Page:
By George B. Kauffman
Nature’s Hidden Force: Joining Spirituality with Science by George Land and Beth Jarman, Humanist Press, Washington, DC, 2014, paperback $14.99. ISBN 978-0-931779-49-7
In its revolutionary re-examination of the scientific principles of entropy, this book presents a new viewpoint on the debate between science and spirituality that should appeal to the religious and non-religious alike. Kirkus Reviews stated that it “shows how the universe’s disorder ultimately leads to order and personal completion.” Foreword Reviews described it as having “profound implications for all areas of human endeavor, from education to economics, from how we care for the environment to how we can continue to maintain hope in our hearts.”
By revisiting the work of Rudolf Clausius (1822-1888), the 19th century physicist who first presented the theory of entropy, the idea that the universe is irreversibly headed toward a whimpering “heat death,” Land and Jarman scientifically show in easily understandable terms that the entire concept is based on a gross misunderstanding of how matter and energy actually function. They assert that the universe is not falling apart but instead is getting better all the time!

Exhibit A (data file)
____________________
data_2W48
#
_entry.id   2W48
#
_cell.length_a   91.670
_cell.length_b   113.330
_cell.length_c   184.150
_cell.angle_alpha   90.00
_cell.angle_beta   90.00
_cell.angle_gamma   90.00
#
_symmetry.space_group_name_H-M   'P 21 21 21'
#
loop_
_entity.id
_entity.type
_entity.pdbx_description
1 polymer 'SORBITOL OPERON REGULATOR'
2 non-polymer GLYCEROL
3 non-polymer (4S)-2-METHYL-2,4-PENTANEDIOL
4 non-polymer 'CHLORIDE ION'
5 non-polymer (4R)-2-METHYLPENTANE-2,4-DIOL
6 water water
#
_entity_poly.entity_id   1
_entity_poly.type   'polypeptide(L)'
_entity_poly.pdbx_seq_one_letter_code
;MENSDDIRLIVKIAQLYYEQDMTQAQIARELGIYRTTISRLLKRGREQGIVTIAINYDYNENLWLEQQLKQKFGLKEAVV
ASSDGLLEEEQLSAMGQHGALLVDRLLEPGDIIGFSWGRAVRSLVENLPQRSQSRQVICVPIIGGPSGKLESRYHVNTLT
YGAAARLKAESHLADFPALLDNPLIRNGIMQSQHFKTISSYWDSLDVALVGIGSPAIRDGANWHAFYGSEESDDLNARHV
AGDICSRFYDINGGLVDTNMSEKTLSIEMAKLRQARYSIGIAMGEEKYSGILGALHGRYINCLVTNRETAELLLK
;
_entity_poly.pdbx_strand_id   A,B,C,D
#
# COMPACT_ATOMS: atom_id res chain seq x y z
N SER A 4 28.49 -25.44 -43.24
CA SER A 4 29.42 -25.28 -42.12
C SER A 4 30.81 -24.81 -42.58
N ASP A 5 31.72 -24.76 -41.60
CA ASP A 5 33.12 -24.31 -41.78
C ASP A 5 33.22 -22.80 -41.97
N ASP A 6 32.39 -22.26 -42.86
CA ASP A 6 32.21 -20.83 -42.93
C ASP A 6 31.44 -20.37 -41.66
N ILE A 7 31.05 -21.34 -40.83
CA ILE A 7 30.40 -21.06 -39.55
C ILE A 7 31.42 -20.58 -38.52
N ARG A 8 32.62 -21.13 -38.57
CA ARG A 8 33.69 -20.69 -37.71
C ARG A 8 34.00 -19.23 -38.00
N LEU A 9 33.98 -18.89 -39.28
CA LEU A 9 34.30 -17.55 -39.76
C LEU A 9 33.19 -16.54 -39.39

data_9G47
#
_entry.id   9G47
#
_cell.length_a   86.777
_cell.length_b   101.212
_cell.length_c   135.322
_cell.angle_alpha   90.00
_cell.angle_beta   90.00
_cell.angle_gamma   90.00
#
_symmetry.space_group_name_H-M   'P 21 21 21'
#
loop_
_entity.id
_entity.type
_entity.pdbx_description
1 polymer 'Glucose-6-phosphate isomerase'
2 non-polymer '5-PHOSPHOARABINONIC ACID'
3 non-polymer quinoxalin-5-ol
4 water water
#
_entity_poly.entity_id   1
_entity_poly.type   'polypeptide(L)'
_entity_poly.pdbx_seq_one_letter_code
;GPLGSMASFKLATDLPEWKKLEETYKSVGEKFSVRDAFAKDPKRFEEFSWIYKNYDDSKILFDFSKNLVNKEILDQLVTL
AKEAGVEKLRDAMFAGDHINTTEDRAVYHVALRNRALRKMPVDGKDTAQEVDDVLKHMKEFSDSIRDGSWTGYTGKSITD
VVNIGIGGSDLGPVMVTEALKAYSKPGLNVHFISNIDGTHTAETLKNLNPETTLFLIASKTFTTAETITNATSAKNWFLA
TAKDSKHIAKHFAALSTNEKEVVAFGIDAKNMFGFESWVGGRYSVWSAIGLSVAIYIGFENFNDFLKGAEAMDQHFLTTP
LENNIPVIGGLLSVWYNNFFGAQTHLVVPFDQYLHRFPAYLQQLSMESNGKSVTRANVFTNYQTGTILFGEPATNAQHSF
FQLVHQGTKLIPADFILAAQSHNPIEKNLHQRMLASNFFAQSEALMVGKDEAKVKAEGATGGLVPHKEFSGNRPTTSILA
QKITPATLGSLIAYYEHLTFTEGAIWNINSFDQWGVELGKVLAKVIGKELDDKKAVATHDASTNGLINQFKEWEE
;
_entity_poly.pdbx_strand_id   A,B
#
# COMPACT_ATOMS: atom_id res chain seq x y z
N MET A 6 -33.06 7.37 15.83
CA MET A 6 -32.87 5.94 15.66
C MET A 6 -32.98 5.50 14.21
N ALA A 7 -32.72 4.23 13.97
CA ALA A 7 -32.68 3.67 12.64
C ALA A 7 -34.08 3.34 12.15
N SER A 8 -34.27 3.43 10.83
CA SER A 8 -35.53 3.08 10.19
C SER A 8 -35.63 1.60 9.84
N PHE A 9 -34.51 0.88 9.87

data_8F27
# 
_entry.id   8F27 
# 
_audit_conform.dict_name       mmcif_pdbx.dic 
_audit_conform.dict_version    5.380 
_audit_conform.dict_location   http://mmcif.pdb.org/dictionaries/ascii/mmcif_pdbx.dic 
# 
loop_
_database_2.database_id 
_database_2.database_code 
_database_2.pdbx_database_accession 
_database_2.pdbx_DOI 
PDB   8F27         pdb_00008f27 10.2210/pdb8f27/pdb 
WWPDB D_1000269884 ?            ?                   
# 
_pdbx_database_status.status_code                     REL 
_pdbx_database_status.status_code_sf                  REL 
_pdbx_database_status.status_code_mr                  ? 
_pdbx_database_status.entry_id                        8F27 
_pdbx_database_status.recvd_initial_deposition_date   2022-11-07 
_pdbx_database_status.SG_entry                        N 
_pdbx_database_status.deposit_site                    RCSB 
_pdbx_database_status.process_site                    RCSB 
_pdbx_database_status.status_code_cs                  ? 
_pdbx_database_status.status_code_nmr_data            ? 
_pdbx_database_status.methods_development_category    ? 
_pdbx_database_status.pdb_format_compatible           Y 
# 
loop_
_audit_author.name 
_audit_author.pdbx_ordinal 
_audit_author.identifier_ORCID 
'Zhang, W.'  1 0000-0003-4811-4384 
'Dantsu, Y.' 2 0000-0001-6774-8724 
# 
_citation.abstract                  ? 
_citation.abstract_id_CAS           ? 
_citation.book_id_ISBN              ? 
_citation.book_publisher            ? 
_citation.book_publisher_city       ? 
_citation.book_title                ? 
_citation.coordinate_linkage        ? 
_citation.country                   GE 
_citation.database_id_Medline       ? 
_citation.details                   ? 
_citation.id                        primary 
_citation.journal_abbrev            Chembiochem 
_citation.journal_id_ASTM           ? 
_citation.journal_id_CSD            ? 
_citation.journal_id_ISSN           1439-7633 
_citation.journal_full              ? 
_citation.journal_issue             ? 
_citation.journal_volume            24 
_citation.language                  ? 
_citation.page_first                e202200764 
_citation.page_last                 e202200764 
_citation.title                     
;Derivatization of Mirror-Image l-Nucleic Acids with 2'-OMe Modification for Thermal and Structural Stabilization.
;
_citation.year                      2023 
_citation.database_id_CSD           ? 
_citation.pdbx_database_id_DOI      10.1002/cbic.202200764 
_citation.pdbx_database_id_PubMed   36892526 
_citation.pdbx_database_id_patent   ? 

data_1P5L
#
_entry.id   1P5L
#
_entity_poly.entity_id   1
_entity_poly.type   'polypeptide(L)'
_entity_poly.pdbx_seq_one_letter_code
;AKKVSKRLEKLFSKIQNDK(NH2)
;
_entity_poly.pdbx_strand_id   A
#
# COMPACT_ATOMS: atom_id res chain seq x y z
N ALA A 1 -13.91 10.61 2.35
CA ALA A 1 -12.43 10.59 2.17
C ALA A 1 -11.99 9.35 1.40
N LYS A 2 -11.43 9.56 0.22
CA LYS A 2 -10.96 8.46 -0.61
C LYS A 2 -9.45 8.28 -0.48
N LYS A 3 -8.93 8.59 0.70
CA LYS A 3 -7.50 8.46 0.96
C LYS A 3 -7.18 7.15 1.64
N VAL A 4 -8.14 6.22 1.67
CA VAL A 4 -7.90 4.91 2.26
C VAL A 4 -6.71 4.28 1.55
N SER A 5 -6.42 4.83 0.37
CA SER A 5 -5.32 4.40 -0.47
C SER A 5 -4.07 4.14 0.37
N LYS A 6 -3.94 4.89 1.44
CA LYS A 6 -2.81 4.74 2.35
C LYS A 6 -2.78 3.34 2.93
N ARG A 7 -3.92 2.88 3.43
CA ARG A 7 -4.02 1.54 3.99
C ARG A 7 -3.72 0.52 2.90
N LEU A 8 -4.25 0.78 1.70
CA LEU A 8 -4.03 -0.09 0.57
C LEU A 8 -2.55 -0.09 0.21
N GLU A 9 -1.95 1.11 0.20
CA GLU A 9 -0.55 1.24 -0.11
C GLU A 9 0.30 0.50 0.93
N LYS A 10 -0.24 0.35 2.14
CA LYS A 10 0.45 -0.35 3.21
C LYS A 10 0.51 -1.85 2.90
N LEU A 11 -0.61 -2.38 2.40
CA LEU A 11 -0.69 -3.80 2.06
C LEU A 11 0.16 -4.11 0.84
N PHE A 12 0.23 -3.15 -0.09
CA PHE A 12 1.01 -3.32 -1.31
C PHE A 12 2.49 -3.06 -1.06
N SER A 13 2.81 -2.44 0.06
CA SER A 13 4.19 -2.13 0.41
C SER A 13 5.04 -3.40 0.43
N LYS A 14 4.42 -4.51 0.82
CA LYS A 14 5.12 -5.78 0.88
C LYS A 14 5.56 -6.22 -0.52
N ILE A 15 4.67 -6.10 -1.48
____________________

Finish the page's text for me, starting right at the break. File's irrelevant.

Nature’s Hidden Force is full of insight not only for the scientific community but also for those seeking spirituality. Land and Jarman describe nature’s impulse for overcoming entropy as a kind of “Creative Connecting,” a force as real as gravity and as worthy of reverence as any deity. They ultimately prove that no one needs to give up on science to be truly spiritual; you just have to get it right. You don’t need to be ashamed of your own spiritual side if you want to live your life according to empirical reality. You just have to revere the force in nature that really exists. Nature’s Hidden Force is perfectly in tune with the third of Americans who call themselves “spiritual but not religious.”
George Land, the general systems scientist who discovered transformation theory, is the author of Grow or Die, the Unifying Principle of Transformation (Random House: New York, 1973), a “Main Selection” of the Saturday Review Book Club. Beth Jarman, the coauthor of this new Humanist Press book, is also coauthor (with George Land) of Breakpoint and Beyond (Harper and Harper Perennial: New York, NY, 1992). Her broad-based experience includes six years as an educator, state legislator, and CEO of The FarSight Group.
George B. Kauffman, Ph.D., chemistry professor emeritus at California State University, Fresno and Guggenheim Fellow, is recipient of the American Chemical Society’s George C. Pimentel Award in Chemical Education, Helen M. Free Award for Public Outreach, and Award for Research at an Undergraduate Institution, and numerous domestic and international honors. In 2002 and 2011, he was appointed a Fellow of the American Association for the Advancement of Science and the American Chemical Society, respectively.